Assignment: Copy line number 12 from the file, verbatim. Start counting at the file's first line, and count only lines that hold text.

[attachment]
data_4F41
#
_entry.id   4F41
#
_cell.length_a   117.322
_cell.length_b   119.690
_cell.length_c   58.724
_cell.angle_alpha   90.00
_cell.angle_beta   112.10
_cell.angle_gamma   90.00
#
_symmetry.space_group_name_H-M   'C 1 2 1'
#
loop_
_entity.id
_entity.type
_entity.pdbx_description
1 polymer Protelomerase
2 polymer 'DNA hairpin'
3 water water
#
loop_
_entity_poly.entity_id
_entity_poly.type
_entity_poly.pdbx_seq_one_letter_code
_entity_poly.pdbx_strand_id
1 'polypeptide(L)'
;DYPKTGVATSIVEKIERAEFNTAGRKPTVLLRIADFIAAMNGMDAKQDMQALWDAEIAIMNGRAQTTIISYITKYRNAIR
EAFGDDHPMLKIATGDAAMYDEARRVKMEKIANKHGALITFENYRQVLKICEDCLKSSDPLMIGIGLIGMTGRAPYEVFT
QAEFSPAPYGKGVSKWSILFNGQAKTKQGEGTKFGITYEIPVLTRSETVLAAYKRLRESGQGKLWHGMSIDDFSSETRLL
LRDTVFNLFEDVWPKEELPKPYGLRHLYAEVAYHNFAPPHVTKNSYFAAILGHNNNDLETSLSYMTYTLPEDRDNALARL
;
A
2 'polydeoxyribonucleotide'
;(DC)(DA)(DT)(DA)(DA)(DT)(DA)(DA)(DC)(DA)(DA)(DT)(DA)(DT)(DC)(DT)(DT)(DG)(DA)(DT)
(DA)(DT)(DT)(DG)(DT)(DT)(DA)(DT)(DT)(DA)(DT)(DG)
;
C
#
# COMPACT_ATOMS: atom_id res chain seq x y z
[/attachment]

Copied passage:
_symmetry.space_group_name_H-M   'C 1 2 1'